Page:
This study examined the subjective and neural responses of 10 healthy volunteers under psilocybin and placebo to positive autobiographical memories. fMRI was used to monitor the effects on the brains of the volunteers to evaluate the effectiveness of using psychedelics in psychotherapy. For psilocybin and placebo, the results showed “robust” activations of memories in the limbic system and striatal regions in the early phase of memory recollection and the medial prefrontal cortex in the late phase. However, under psilocybin and not placebo, the researchers saw additional visual and other sensory cortical activations in the late phase. Also, the volunteers not only rated the vividness of their memories and visual imagery higher on psilocybin compared to placebo, but the vividness was also significantly positively correlated to their subjective well-being at the study follow-up.
9. Krebs TS, Johansen P-Ø. Psychedelics and Mental Health: A Population Study.
This study extracted data from the US National Survey on Drug Use and Health to understand how the lifetime use of psychedelics relates to current mental health in the adult population. Of the 130,152 respondents drawn from the survey as a representative sample of the adult population, 21,967 of them reported they had used psychedelics their whole lives. After screening the data for these lifetime users for mental health conditions, the authors found no significant association between the lifetime use of any psychedelic, any specific psychedelic (LSD, psilocybin, mescaline, or peyote), or use of LSD in the past year and an increased rate of any mental health condition. Interestingly, the data revealed that “…in several cases psychedelic use was associated with lower rate of mental health problems.”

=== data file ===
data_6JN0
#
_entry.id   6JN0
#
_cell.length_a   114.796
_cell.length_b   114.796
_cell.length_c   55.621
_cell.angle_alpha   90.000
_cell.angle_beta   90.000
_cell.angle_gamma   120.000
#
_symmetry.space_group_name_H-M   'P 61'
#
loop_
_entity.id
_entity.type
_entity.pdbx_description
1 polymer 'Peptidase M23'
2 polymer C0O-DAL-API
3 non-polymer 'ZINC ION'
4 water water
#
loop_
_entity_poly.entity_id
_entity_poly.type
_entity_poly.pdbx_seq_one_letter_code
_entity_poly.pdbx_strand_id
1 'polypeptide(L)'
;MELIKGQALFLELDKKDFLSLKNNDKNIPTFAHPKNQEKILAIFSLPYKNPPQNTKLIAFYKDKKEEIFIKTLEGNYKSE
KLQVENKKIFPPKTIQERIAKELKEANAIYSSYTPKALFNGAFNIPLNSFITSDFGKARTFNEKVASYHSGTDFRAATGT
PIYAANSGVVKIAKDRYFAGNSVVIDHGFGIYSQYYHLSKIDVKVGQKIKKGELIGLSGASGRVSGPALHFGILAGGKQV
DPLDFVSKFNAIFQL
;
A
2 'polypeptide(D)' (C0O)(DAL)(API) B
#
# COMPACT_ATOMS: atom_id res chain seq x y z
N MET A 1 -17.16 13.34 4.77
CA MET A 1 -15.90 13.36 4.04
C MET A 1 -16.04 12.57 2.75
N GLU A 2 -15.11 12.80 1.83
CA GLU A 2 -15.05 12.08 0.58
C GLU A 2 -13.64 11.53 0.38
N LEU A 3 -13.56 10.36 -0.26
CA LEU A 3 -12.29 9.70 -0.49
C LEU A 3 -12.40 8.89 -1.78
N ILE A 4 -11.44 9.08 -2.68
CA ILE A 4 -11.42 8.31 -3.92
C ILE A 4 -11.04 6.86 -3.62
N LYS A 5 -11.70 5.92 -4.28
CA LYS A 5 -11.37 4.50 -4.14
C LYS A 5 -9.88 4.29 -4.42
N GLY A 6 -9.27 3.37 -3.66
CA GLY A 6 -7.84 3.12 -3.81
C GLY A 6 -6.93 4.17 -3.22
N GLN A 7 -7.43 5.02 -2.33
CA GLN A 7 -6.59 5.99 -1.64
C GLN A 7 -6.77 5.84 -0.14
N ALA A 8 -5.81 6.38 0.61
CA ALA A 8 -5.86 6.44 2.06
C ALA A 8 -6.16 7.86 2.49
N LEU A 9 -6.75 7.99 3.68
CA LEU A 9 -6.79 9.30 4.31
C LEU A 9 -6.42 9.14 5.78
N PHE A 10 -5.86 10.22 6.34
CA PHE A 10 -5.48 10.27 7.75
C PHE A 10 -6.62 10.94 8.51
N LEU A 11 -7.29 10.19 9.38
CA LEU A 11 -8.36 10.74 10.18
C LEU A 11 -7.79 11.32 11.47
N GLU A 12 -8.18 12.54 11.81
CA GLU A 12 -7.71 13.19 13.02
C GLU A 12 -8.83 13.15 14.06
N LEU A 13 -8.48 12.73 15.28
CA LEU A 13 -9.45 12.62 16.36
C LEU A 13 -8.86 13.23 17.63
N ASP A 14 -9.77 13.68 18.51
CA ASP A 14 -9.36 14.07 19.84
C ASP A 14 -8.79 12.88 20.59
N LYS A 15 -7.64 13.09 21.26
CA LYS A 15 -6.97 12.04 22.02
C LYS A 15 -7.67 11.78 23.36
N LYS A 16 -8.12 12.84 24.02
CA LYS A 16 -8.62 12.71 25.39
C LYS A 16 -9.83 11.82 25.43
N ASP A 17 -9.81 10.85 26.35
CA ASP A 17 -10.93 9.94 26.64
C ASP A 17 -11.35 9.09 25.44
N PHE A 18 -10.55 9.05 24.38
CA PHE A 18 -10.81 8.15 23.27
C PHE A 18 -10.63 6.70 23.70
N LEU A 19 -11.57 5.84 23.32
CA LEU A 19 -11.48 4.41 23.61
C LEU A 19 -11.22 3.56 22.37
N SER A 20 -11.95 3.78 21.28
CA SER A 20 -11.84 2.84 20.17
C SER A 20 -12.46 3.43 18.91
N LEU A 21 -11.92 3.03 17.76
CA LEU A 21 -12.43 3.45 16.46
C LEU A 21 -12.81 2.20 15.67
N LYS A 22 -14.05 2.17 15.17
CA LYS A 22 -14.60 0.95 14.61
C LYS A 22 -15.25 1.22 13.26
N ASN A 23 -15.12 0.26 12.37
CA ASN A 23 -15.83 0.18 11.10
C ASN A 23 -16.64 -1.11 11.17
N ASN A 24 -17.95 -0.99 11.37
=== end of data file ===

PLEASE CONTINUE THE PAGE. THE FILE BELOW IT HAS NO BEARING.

10. Hendricks PS, Thorne CB, Clark CB, Coombs DW, Johnson MW. Classic psychedelic use is associated with reduced psychological distress and suicidality in the United States adult population.
These researchers also extracted data from the US National Survey on Drug Use and Health to look for associations between the lifetime use of classic psychedelics and psychological distress and suicide. Using the survey data from 190,000 respondents from 2008-2012, they found that lifetime use of classic psychedelics was associated with significantly reduced odds of psychological stress in the past month, thinking about suicide in the past year, suicidal planning in the past year, and suicide attempts in the past year. In contrast, respondents with a lifetime illicit use of other drugs had an increased likelihood of these outcomes.